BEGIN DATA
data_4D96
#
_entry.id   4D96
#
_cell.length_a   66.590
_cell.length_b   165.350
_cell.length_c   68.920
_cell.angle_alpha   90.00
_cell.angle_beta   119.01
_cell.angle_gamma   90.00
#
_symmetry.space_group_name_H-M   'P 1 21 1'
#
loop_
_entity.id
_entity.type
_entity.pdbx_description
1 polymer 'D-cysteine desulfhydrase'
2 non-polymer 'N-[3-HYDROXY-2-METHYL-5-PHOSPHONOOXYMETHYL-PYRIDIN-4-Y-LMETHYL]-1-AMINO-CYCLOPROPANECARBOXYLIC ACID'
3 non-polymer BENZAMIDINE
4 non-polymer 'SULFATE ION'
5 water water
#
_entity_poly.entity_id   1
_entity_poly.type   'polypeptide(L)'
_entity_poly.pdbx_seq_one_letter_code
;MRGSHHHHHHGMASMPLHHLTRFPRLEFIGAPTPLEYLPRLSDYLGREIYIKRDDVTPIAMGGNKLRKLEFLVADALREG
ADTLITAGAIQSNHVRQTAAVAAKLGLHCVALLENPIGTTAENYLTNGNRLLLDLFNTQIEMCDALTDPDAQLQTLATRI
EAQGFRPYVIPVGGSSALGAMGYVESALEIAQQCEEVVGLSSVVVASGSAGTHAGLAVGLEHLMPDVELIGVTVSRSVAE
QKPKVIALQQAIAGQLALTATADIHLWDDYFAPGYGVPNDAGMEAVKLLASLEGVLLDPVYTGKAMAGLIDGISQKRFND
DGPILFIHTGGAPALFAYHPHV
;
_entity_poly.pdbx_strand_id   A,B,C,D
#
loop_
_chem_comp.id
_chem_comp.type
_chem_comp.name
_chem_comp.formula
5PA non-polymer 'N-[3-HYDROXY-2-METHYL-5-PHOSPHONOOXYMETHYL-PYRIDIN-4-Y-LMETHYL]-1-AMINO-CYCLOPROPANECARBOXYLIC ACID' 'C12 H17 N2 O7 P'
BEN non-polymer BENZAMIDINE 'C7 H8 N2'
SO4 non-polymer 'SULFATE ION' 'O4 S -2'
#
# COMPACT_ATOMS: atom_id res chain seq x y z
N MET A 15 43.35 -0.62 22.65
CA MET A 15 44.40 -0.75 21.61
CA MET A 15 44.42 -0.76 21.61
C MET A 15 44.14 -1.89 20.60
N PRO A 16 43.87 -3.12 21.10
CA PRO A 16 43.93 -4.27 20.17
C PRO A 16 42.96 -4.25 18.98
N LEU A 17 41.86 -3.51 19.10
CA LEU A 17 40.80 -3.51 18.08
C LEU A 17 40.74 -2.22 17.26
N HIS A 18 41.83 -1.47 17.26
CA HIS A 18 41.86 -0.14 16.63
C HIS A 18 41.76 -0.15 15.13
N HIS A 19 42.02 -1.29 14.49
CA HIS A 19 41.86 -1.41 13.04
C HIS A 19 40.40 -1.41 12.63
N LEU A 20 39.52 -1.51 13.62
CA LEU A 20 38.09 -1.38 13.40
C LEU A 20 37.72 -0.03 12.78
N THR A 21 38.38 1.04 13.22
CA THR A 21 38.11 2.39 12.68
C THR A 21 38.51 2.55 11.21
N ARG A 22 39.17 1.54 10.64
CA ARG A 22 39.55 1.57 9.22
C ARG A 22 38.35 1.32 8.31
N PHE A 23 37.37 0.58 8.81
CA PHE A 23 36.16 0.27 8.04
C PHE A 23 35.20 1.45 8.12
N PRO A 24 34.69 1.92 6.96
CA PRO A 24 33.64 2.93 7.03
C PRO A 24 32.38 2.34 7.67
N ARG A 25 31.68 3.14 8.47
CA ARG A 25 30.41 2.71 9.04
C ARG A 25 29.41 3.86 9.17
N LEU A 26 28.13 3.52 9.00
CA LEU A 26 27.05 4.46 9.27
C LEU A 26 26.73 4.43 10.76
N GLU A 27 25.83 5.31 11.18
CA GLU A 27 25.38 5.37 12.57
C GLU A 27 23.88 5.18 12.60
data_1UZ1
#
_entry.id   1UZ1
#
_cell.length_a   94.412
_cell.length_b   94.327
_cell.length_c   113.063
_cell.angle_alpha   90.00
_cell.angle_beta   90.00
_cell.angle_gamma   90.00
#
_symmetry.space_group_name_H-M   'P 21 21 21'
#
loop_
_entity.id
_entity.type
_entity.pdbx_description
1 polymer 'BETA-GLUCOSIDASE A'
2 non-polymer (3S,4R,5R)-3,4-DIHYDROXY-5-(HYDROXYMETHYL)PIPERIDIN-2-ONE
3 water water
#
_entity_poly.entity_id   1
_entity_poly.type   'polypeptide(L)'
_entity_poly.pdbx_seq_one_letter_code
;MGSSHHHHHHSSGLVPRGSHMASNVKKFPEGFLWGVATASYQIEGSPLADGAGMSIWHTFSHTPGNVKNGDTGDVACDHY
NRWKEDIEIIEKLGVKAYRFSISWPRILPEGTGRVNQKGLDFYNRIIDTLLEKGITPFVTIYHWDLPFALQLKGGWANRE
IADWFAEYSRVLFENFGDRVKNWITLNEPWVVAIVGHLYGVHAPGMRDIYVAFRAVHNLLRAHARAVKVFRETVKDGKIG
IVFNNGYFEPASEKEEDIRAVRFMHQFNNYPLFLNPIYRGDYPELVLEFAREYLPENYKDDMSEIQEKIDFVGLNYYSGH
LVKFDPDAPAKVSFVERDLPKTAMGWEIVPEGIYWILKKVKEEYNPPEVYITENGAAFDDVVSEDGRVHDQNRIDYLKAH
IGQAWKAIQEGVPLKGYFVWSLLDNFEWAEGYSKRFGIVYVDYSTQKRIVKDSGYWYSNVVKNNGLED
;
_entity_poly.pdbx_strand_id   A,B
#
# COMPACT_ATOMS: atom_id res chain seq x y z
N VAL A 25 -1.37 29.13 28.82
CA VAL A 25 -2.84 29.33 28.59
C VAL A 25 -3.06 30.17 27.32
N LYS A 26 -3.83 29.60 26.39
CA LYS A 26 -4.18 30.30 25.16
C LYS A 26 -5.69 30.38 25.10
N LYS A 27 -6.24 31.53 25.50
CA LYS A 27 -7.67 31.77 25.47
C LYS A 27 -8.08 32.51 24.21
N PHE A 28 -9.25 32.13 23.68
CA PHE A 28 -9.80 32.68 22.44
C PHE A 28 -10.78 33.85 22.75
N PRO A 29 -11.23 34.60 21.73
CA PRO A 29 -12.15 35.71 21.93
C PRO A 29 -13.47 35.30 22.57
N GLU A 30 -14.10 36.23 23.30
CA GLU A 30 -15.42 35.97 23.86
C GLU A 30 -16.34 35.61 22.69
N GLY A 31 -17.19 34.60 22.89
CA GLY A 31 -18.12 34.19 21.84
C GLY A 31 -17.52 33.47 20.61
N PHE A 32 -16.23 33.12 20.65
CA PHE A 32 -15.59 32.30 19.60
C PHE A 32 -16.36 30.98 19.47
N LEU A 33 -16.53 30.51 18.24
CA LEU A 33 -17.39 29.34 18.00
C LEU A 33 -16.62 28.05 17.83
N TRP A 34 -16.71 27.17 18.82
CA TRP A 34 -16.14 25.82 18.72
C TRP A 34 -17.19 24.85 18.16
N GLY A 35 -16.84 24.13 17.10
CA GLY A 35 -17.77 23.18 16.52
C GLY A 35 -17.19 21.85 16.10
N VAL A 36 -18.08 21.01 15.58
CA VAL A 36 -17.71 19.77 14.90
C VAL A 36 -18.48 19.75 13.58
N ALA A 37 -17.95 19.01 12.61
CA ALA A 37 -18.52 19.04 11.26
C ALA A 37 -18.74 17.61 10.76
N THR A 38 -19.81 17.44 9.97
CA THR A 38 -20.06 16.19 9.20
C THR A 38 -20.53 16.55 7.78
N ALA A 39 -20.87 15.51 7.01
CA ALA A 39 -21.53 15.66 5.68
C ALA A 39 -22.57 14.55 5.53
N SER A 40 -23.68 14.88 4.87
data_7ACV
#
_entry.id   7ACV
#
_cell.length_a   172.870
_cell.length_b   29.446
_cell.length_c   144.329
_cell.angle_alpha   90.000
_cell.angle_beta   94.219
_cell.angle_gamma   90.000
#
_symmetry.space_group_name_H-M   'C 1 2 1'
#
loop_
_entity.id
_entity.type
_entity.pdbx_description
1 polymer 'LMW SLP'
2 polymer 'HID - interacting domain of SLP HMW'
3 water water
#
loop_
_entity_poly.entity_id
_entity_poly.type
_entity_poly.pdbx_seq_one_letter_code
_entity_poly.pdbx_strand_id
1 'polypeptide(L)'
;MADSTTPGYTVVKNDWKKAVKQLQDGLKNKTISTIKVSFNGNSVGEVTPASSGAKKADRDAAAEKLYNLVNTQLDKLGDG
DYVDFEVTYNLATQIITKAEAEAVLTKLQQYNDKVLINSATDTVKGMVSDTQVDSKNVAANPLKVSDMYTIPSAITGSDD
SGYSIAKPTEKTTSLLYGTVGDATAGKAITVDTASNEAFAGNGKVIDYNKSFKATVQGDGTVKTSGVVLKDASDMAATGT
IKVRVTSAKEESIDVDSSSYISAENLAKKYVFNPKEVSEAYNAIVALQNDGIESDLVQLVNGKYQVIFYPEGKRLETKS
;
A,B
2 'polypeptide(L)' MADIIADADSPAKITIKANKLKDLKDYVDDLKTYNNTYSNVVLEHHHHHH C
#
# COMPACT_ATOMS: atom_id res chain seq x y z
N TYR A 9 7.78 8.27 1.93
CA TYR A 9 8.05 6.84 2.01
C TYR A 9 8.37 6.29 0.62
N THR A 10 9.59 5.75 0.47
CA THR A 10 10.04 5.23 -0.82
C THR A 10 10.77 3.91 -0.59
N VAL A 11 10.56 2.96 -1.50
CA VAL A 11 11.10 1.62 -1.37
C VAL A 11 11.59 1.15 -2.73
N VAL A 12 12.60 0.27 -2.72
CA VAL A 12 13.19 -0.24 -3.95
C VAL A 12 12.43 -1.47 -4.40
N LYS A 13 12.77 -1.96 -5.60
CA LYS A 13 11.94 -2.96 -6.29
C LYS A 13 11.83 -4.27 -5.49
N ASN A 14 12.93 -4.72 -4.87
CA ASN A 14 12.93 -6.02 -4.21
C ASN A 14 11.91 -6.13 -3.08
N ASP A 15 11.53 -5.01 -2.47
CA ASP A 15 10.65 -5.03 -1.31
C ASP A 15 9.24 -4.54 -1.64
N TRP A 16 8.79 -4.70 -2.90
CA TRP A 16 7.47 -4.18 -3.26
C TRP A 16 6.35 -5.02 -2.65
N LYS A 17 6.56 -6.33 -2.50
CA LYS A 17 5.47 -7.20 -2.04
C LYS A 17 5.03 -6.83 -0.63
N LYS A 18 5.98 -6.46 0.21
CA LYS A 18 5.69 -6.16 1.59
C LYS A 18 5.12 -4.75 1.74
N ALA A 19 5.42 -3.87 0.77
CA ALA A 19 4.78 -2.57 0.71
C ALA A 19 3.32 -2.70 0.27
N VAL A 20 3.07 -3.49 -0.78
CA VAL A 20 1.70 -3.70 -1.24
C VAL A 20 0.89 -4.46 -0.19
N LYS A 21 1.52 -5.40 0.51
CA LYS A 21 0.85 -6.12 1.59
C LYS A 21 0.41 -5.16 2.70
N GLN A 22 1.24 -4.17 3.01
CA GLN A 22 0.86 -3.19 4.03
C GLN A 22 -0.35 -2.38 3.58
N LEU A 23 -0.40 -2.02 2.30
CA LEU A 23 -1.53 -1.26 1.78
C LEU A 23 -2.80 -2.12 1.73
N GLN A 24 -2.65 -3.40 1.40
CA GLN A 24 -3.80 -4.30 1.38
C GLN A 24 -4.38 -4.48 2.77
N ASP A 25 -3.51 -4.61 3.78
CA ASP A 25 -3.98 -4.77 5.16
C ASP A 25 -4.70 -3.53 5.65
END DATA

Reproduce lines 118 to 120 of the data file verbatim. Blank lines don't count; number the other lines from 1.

# COMPACT_ATOMS: atom_id res chain seq x y z
N VAL A 25 -1.37 29.13 28.82
CA VAL A 25 -2.84 29.33 28.59